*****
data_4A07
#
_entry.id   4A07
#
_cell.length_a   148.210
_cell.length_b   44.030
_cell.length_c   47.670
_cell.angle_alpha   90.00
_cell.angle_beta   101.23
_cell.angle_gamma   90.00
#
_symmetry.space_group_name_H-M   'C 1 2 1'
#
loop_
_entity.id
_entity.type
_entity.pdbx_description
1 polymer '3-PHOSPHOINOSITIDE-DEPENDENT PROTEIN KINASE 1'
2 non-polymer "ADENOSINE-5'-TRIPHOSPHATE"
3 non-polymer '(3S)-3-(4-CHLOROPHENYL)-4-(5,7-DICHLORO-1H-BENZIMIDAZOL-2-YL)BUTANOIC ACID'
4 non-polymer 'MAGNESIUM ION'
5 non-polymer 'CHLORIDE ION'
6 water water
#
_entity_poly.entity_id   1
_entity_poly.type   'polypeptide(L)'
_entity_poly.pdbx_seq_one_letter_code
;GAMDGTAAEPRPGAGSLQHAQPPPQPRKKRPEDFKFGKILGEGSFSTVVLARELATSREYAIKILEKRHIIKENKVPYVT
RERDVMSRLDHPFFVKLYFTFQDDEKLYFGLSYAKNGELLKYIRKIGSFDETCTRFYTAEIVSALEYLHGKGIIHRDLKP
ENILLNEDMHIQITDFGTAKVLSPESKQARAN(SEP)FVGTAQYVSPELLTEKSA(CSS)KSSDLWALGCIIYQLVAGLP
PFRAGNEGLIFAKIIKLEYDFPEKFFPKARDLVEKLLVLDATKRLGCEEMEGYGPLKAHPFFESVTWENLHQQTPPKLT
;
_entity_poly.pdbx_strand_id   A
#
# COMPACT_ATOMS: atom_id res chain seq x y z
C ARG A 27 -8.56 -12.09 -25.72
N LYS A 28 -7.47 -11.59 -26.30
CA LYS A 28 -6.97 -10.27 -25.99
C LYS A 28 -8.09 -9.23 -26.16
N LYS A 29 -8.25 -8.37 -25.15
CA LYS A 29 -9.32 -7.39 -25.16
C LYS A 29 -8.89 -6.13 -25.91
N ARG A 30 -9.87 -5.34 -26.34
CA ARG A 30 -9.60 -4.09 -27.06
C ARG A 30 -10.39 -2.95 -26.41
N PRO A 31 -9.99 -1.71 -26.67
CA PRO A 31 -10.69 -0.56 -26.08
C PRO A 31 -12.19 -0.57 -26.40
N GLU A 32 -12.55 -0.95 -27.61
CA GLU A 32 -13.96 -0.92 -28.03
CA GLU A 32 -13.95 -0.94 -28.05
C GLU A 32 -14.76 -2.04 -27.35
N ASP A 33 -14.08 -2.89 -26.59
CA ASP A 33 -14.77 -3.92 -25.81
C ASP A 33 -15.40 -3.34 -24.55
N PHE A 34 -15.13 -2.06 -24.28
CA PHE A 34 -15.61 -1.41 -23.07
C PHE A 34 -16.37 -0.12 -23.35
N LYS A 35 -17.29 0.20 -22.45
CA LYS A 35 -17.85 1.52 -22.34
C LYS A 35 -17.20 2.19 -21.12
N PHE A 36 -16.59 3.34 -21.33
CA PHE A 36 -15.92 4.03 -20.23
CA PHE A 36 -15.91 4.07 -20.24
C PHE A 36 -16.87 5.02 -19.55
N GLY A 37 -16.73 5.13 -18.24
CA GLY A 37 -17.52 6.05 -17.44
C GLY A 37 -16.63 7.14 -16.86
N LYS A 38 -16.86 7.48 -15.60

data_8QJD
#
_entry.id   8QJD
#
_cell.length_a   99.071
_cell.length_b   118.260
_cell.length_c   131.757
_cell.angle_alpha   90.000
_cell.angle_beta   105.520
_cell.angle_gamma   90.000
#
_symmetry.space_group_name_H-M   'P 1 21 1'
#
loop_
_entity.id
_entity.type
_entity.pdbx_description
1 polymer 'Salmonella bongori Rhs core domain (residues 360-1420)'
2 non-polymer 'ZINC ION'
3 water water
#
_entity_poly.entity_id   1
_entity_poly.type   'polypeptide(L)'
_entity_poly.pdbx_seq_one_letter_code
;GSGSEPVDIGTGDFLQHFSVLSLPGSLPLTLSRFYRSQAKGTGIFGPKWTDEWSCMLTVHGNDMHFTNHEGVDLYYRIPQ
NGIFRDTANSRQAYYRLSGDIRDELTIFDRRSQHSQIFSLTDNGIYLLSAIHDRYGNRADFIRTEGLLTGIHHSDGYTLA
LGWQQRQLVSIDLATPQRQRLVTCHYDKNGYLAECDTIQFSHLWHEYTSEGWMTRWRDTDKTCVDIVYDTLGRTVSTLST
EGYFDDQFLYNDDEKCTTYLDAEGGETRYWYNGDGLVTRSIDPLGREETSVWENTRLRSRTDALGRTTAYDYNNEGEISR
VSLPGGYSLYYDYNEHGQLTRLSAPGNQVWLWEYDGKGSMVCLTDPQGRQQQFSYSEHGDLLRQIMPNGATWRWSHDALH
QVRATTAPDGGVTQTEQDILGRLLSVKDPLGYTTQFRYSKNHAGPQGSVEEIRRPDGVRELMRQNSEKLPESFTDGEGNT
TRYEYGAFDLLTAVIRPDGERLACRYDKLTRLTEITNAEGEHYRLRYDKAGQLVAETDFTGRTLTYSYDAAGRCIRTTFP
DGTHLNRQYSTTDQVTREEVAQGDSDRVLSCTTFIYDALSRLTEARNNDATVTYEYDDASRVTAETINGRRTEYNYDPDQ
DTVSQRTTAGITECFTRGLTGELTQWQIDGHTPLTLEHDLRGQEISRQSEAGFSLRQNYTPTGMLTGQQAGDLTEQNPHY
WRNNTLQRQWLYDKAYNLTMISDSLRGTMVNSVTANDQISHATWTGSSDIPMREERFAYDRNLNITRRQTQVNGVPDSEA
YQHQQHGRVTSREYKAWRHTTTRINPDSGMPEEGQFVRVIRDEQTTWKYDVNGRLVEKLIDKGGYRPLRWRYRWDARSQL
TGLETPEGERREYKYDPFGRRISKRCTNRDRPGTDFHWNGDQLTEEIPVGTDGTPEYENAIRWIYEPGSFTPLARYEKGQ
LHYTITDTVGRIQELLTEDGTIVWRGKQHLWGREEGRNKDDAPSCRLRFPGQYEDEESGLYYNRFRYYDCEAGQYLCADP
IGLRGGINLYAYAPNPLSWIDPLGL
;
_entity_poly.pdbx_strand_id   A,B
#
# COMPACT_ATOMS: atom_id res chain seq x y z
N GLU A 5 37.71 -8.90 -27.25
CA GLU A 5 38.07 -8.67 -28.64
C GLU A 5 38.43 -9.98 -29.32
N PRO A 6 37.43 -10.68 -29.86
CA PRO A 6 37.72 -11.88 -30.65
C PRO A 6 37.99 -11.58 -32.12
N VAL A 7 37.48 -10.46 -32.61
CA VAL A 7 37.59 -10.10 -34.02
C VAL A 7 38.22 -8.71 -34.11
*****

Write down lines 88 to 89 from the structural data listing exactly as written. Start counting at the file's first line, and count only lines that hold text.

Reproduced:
2 non-polymer 'ZINC ION'
3 water water